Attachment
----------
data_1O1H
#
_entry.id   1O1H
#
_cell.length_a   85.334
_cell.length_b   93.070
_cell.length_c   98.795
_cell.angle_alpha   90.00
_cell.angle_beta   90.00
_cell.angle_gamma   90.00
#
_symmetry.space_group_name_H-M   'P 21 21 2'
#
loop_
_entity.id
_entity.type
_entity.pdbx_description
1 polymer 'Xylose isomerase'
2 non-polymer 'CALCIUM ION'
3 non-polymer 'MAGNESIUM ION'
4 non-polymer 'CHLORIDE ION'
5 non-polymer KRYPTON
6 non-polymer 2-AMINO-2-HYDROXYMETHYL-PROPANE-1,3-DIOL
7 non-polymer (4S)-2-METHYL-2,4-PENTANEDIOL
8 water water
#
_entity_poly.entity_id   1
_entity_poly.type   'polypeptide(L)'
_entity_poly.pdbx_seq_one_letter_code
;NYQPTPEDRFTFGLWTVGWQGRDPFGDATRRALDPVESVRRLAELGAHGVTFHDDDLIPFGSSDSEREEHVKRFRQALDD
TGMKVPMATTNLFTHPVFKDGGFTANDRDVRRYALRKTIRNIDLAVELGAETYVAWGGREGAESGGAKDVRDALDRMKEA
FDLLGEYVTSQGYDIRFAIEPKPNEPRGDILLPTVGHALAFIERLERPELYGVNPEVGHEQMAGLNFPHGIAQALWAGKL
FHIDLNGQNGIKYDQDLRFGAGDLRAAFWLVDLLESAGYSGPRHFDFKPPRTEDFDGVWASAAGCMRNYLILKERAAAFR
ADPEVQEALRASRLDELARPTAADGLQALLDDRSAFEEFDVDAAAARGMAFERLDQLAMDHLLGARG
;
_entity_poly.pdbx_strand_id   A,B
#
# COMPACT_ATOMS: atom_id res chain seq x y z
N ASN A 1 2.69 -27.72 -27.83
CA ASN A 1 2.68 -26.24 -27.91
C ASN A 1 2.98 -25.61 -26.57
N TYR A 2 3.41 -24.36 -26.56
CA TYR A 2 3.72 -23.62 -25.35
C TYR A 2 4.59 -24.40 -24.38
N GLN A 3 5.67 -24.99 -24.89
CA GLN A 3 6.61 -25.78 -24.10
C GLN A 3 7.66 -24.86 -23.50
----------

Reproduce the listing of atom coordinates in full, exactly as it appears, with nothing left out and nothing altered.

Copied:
data_1O1H
#
_entry.id   1O1H
#
_cell.length_a   85.334
_cell.length_b   93.070
_cell.length_c   98.795
_cell.angle_alpha   90.00
_cell.angle_beta   90.00
_cell.angle_gamma   90.00
#
_symmetry.space_group_name_H-M   'P 21 21 2'
#
loop_
_entity.id
_entity.type
_entity.pdbx_description
1 polymer 'Xylose isomerase'
2 non-polymer 'CALCIUM ION'
3 non-polymer 'MAGNESIUM ION'
4 non-polymer 'CHLORIDE ION'
5 non-polymer KRYPTON
6 non-polymer 2-AMINO-2-HYDROXYMETHYL-PROPANE-1,3-DIOL
7 non-polymer (4S)-2-METHYL-2,4-PENTANEDIOL
8 water water
#
_entity_poly.entity_id   1
_entity_poly.type   'polypeptide(L)'
_entity_poly.pdbx_seq_one_letter_code
;NYQPTPEDRFTFGLWTVGWQGRDPFGDATRRALDPVESVRRLAELGAHGVTFHDDDLIPFGSSDSEREEHVKRFRQALDD
TGMKVPMATTNLFTHPVFKDGGFTANDRDVRRYALRKTIRNIDLAVELGAETYVAWGGREGAESGGAKDVRDALDRMKEA
FDLLGEYVTSQGYDIRFAIEPKPNEPRGDILLPTVGHALAFIERLERPELYGVNPEVGHEQMAGLNFPHGIAQALWAGKL
FHIDLNGQNGIKYDQDLRFGAGDLRAAFWLVDLLESAGYSGPRHFDFKPPRTEDFDGVWASAAGCMRNYLILKERAAAFR
ADPEVQEALRASRLDELARPTAADGLQALLDDRSAFEEFDVDAAAARGMAFERLDQLAMDHLLGARG
;
_entity_poly.pdbx_strand_id   A,B
#
# COMPACT_ATOMS: atom_id res chain seq x y z
N ASN A 1 2.69 -27.72 -27.83
CA ASN A 1 2.68 -26.24 -27.91
C ASN A 1 2.98 -25.61 -26.57
N TYR A 2 3.41 -24.36 -26.56
CA TYR A 2 3.72 -23.62 -25.35
C TYR A 2 4.59 -24.40 -24.38
N GLN A 3 5.67 -24.99 -24.89
CA GLN A 3 6.61 -25.78 -24.10
C GLN A 3 7.66 -24.86 -23.50